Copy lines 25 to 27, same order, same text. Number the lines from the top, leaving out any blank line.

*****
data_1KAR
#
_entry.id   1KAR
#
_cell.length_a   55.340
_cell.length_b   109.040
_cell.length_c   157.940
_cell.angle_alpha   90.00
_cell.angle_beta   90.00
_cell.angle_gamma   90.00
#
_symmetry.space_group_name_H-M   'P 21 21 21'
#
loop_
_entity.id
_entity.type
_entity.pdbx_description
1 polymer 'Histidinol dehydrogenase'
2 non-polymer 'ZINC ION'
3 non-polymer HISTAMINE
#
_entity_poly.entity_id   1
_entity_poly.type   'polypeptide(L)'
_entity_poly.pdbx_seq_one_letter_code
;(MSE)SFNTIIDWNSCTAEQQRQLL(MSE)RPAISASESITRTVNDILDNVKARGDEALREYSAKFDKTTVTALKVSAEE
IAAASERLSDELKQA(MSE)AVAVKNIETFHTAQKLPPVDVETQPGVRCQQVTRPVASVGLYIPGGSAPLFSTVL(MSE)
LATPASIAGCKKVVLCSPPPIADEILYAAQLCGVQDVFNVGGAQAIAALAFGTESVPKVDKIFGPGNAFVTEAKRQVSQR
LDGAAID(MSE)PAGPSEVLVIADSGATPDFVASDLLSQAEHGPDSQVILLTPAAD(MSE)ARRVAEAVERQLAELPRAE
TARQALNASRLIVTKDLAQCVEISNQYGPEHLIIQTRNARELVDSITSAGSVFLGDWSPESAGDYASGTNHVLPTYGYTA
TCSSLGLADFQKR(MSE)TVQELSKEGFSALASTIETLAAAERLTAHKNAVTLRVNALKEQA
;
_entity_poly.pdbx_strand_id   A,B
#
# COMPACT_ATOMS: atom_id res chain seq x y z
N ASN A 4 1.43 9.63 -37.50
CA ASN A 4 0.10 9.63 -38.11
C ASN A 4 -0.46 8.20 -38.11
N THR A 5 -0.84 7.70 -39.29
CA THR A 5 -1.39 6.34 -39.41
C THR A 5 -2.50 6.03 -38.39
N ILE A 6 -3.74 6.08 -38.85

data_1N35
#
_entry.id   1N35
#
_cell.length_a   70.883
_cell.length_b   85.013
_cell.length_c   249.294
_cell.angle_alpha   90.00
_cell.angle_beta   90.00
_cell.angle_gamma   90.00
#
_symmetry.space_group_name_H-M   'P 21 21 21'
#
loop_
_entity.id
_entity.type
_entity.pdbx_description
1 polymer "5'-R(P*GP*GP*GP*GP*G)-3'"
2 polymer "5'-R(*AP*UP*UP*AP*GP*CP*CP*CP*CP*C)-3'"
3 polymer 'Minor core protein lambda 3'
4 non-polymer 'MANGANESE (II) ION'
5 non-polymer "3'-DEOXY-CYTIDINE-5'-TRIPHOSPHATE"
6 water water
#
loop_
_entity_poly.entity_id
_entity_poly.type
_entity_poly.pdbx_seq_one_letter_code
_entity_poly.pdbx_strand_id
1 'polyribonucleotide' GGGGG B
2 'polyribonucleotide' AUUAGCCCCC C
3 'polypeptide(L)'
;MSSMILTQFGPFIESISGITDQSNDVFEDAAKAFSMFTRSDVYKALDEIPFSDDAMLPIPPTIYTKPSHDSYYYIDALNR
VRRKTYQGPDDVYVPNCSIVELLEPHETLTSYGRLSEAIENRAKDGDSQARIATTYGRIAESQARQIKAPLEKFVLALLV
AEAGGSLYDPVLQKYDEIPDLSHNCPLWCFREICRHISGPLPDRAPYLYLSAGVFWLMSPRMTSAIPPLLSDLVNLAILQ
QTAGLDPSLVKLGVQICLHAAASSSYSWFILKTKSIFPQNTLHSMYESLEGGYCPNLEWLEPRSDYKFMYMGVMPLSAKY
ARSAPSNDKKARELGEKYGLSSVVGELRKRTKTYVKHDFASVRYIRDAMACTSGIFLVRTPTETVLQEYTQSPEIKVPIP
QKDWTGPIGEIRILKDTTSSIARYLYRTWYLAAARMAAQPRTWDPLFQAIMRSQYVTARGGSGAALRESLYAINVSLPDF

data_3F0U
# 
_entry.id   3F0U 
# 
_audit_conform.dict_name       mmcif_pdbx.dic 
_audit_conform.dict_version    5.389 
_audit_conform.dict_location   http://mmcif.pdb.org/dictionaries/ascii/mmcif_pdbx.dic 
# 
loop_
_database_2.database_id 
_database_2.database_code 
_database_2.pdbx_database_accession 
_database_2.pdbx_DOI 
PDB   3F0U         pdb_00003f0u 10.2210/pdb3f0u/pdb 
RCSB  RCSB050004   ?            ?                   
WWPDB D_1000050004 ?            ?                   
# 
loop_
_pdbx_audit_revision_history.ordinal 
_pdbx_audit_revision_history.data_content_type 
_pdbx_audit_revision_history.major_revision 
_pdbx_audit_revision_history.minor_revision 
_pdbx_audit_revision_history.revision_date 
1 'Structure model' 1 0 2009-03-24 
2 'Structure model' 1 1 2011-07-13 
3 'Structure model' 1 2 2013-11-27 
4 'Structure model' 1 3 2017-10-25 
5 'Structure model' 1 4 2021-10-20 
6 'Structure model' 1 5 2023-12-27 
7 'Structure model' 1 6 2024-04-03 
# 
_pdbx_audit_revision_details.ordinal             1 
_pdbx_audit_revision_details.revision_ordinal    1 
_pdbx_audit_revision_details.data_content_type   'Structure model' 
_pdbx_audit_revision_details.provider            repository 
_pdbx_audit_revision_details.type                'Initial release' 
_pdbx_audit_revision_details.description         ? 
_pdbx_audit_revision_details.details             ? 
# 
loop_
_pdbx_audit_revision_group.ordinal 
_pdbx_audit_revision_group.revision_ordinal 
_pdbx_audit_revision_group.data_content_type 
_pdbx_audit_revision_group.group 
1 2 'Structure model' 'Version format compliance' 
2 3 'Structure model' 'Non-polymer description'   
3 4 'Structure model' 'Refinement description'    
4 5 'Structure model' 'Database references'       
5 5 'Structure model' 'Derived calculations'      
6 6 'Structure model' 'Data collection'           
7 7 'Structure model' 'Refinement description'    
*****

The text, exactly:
;(MSE)SFNTIIDWNSCTAEQQRQLL(MSE)RPAISASESITRTVNDILDNVKARGDEALREYSAKFDKTTVTALKVSAEE
IAAASERLSDELKQA(MSE)AVAVKNIETFHTAQKLPPVDVETQPGVRCQQVTRPVASVGLYIPGGSAPLFSTVL(MSE)
LATPASIAGCKKVVLCSPPPIADEILYAAQLCGVQDVFNVGGAQAIAALAFGTESVPKVDKIFGPGNAFVTEAKRQVSQR